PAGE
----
Demand of the Day: Timely Change in Curriculum

2014-04-05

Himalayan News Service

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What kind of education do you expect to get by studying a course designed more than a decade ago?


You will be studying facts of almost a decade ago in the classroom, and when you graduate from the university and face the real world, you will feel you are lagging far behind as the world will have moved ahead. As education needs to address the issues of the existing contexts, there needs to be timely revision of the curriculum. But Tribhuvan University (TU), the oldest university in the nation, has not made timely changes in the curricula, forcing the students to study the course designed a decade ago.

The delay TU revised the curricula of most of the courses in Bachelors and Masters level in the year 2008, and it took almost 12 years for the university to revise and change the curricula.

Explaining the reasons behind the delay, Keshav Kumar Shrestha, Chief of Curriculum Development Centre TU said, “The delay in revising the curriculum of TU was caused by political instability in the nation especially due to the prolonged Maoist revolution.“ He further claimed the monitoring of the curricula of subjects being taught at TU has been effective only after 2008.

While the curricula of most of the subjects has already been changed, some courses are in the process of being revised.But the main reason for courses not being revised is the lengthy process of the curriculum development bodies. The curricula to be revised need to be passed through a total of five committees namely -Subject Committee, Standing Committee, General Committee, Faculty Board and Academic Council.

Amar Raj Joshi, Dean of Central Department of English at TU, shared, “It's been almost 11 years, and the curriculum of English has not been changed. I think this is all because of the lengthy process of curriculum development bodies.“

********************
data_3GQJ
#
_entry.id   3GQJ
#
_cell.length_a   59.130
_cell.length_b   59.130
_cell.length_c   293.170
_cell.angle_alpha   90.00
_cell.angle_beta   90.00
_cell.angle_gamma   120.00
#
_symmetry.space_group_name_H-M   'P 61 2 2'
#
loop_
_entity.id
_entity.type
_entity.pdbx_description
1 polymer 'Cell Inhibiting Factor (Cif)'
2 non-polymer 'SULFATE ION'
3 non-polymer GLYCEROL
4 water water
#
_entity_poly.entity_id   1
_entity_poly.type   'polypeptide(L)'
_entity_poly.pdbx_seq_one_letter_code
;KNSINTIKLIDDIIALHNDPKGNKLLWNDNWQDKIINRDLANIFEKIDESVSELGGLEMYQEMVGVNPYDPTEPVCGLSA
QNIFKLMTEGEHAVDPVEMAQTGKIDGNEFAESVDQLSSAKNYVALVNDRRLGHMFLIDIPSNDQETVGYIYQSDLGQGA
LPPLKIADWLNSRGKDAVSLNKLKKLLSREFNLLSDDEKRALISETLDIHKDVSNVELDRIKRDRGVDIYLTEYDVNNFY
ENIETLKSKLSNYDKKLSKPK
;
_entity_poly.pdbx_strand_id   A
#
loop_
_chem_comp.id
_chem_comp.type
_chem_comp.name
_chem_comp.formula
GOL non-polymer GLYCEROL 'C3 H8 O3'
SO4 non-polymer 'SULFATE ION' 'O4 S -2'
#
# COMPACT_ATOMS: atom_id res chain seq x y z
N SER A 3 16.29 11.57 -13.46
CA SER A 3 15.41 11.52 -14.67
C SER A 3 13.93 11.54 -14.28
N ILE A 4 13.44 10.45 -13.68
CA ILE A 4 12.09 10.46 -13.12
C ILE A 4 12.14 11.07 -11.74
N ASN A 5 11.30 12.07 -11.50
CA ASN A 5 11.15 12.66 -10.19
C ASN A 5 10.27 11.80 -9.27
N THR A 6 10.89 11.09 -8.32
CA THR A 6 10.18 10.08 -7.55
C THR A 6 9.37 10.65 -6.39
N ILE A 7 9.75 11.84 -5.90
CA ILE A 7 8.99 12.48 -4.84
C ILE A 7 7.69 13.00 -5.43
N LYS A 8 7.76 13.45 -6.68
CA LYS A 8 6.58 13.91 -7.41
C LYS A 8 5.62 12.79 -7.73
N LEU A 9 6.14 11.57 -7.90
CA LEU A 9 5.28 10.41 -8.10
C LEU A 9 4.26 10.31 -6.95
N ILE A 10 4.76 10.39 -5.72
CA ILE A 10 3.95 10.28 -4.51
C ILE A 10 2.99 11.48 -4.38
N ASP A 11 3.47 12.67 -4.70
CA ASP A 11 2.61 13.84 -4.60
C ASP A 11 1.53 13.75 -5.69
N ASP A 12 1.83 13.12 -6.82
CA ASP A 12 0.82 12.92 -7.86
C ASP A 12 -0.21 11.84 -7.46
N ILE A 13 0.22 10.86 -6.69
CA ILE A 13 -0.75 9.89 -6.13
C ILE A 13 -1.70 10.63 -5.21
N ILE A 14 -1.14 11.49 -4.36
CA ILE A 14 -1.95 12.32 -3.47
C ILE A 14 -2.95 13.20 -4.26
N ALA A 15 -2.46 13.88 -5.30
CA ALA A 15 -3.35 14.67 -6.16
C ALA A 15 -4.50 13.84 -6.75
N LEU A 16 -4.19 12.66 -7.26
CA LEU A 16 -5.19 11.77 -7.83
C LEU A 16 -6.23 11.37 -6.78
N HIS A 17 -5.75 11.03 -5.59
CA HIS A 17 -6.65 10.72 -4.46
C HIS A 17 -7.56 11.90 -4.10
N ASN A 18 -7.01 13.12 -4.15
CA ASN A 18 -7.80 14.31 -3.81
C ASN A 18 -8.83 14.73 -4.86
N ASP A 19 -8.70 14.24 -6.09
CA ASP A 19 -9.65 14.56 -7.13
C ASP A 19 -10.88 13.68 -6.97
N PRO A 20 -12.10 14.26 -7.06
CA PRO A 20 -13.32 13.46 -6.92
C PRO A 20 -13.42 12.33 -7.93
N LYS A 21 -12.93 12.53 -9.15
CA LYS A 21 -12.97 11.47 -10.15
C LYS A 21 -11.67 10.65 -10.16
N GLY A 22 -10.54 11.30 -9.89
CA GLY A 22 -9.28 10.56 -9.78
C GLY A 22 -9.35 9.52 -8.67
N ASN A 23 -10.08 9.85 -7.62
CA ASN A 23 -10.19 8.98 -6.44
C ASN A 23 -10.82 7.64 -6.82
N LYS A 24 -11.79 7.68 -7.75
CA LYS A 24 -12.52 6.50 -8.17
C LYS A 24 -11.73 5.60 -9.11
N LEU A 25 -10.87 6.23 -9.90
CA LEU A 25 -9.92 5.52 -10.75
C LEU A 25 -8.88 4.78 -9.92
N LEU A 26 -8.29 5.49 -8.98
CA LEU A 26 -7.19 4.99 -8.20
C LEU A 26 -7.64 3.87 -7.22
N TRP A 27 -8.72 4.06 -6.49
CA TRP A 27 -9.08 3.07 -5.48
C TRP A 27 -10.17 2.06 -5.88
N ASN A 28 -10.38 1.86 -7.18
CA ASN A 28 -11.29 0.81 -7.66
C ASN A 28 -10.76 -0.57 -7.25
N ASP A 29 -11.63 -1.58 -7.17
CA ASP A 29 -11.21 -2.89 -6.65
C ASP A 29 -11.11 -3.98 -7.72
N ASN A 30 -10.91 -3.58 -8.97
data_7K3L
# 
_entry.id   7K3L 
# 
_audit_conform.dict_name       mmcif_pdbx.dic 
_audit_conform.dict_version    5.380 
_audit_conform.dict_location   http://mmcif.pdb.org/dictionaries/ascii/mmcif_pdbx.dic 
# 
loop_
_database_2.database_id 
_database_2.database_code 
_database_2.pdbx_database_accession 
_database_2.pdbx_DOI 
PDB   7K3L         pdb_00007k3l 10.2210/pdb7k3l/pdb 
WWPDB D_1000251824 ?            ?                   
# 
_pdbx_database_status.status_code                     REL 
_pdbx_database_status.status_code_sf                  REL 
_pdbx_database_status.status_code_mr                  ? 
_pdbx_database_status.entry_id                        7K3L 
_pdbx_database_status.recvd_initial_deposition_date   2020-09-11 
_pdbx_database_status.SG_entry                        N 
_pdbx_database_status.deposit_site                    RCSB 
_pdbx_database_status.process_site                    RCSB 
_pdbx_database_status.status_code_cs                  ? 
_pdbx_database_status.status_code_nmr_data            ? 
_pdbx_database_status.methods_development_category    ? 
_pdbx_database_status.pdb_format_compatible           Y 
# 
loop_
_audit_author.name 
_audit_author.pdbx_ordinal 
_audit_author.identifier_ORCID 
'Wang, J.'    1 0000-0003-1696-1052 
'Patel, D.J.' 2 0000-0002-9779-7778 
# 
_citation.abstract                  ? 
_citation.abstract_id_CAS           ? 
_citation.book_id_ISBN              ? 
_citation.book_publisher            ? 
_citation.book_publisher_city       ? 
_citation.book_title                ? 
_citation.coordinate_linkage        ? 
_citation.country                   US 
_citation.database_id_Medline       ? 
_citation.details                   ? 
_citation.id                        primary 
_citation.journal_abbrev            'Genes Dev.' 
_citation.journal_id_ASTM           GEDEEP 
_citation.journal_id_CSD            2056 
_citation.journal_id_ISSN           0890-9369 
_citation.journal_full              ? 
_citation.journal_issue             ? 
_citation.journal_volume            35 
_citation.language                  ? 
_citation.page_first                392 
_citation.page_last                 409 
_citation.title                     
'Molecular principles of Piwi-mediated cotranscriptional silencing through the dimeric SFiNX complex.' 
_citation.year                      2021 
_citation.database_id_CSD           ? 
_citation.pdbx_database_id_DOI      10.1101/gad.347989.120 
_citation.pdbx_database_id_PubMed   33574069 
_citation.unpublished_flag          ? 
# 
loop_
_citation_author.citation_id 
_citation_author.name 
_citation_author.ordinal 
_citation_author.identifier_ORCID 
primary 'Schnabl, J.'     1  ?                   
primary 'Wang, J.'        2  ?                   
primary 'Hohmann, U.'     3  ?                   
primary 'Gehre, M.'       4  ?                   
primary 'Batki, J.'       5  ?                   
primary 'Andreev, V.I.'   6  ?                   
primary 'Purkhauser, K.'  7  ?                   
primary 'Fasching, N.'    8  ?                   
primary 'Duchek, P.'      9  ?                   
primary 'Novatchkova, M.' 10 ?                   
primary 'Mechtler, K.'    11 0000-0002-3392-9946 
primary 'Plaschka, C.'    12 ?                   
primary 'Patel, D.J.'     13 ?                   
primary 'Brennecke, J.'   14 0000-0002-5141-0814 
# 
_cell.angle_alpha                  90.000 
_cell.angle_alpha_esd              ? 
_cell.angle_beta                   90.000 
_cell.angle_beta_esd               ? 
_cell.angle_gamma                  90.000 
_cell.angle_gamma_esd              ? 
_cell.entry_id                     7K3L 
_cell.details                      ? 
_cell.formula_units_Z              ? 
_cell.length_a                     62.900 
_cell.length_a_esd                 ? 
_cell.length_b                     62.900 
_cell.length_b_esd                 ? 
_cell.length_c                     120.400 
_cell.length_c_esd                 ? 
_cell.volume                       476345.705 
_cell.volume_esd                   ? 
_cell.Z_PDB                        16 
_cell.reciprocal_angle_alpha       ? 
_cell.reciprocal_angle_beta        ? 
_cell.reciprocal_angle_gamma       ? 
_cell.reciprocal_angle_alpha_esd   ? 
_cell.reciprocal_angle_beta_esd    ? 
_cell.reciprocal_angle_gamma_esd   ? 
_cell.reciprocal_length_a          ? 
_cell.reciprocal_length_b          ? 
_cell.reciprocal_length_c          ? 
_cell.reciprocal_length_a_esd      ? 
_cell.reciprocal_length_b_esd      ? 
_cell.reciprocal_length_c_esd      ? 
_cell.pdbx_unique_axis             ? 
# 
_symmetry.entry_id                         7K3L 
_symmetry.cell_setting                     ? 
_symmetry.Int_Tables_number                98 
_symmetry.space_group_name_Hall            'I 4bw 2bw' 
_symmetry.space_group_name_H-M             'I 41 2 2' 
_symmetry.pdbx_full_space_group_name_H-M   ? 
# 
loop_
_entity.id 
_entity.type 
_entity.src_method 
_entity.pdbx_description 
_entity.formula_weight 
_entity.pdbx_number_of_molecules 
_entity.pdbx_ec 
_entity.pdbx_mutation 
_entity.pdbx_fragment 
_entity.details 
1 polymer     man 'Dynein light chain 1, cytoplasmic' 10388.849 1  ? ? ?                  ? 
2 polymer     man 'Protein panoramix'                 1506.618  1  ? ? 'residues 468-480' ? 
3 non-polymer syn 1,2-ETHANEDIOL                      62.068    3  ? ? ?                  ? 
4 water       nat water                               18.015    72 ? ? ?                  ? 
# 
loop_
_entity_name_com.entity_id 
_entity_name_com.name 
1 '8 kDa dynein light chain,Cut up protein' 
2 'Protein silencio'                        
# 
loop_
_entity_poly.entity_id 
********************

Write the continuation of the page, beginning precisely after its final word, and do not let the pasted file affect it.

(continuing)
Krishna Prasad Acharya, Vice Chairperson of Shankar Dev Campus, believes political interference as the main reason in the delay of the revision and change of curricula. Lecturer at Ratna Rajya Laxmi College, Hemnath Paudel agreeing with Acharya added, “It's been almost three or four months that the post of Vice chancellor in TU has remained vacant. It has occurred because of interference of political parties who want to appoint the person of their own interest. The part of curriculum development has also suffered from such kind of interferences.“

Who is responsible?
Stakeholders say in unison that TU as an autonomous body should take the main responsi bility for not being able to revise and change the course on time.Meanwhile, they also blame po litical parties and the govern ment for political interference in the educational sector.Keshav Khadka, MBS Ist year student, Shankar Dev Campus opined, “TU and political lead ers must be responsible for de layed curriculum develop ment.“

Kisan Thapa, who has recent ly completed his Masters De gree in Economics said, “The government should increase the fund invested for research of new courses.“

Shrestha too agreed that TU is responsible for making timely revisions and change in cur riculum. He said, “It's our re sponsibility to update curricula timely and we are doing as much as we can.“ However he claimed, “We are revising our curricula in regular intervals and I think one shouldn't be frustrated that much.“

An exception Change is inevitable and one cannot stop any change from taking place. Adapting to change is the only option for human kind. And this applies to the education sector as well.

Though TU is not being able to adapt to the changes, Kathman du University (KU) is really ac climatising itself with the de mands of time. Dean of School of Education at TU, Man Prasad Wagle said, “We have been changing the curriculum every year as per the demand of the students.“

Wagle believes that curriculum should be changed as per the de mand of time and it is the responsibility of teachers. KU also dele gated full authority to teachers to change, revise and develop curricula, according to Wagle.

Need for change
Allocating a huge budget to the education sector doesn't ensure quality and dynamic education. It also depends upon timely updates of curricula. The Ministry of Education, universities concerned and all stakeholders must be aware whether a curriculum is being changed according to time or not.

Studying the old syllabus designed a decade ago in the changed context cannot ensure production of quality and competitive manpower.Wagle stated, “Nearly 45,000 students graduate every year, but only around 4,000 get jobs in the market.“

Having seen those long lists of challenges in the absence of revised course and dynamic curricula, the government, policy makers, educationists and other stakeholders must consider curriculum development as a highly important factor while formulating educational plans and policies.

(Source: The Himalayantimes: Published in THT Campus Plus on July 27)